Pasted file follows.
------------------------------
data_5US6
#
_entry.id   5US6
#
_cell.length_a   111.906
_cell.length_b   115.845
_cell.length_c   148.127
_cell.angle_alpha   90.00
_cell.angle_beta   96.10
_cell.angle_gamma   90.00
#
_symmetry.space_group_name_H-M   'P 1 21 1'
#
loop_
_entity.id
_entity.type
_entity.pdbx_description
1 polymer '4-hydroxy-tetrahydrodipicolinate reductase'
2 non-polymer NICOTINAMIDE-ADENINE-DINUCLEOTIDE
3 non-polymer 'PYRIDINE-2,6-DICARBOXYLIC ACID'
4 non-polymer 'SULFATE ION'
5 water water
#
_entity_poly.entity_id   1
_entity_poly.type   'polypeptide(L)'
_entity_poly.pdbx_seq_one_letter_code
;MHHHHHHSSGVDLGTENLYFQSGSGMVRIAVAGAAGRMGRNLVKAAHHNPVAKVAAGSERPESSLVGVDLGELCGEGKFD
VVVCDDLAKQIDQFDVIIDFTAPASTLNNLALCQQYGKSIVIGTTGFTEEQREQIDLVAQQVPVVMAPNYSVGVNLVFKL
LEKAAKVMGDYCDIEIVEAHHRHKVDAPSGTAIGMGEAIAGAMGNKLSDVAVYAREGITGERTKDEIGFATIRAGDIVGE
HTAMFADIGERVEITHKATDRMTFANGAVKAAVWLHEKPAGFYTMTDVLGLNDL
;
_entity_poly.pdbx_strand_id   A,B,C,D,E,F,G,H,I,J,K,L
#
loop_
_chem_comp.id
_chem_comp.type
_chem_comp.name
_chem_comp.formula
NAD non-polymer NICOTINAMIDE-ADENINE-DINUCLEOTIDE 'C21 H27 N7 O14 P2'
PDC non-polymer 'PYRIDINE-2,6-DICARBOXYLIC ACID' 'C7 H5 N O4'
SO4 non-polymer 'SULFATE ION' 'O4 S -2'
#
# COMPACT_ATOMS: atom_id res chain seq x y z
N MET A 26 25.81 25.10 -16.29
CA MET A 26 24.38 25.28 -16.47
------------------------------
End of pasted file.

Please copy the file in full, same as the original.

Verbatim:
data_5US6
#
_entry.id   5US6
#
_cell.length_a   111.906
_cell.length_b   115.845
_cell.length_c   148.127
_cell.angle_alpha   90.00
_cell.angle_beta   96.10
_cell.angle_gamma   90.00
#
_symmetry.space_group_name_H-M   'P 1 21 1'
#
loop_
_entity.id
_entity.type
_entity.pdbx_description
1 polymer '4-hydroxy-tetrahydrodipicolinate reductase'
2 non-polymer NICOTINAMIDE-ADENINE-DINUCLEOTIDE
3 non-polymer 'PYRIDINE-2,6-DICARBOXYLIC ACID'
4 non-polymer 'SULFATE ION'
5 water water
#
_entity_poly.entity_id   1
_entity_poly.type   'polypeptide(L)'
_entity_poly.pdbx_seq_one_letter_code
;MHHHHHHSSGVDLGTENLYFQSGSGMVRIAVAGAAGRMGRNLVKAAHHNPVAKVAAGSERPESSLVGVDLGELCGEGKFD
VVVCDDLAKQIDQFDVIIDFTAPASTLNNLALCQQYGKSIVIGTTGFTEEQREQIDLVAQQVPVVMAPNYSVGVNLVFKL
LEKAAKVMGDYCDIEIVEAHHRHKVDAPSGTAIGMGEAIAGAMGNKLSDVAVYAREGITGERTKDEIGFATIRAGDIVGE
HTAMFADIGERVEITHKATDRMTFANGAVKAAVWLHEKPAGFYTMTDVLGLNDL
;
_entity_poly.pdbx_strand_id   A,B,C,D,E,F,G,H,I,J,K,L
#
loop_
_chem_comp.id
_chem_comp.type
_chem_comp.name
_chem_comp.formula
NAD non-polymer NICOTINAMIDE-ADENINE-DINUCLEOTIDE 'C21 H27 N7 O14 P2'
PDC non-polymer 'PYRIDINE-2,6-DICARBOXYLIC ACID' 'C7 H5 N O4'
SO4 non-polymer 'SULFATE ION' 'O4 S -2'
#
# COMPACT_ATOMS: atom_id res chain seq x y z
N MET A 26 25.81 25.10 -16.29
CA MET A 26 24.38 25.28 -16.47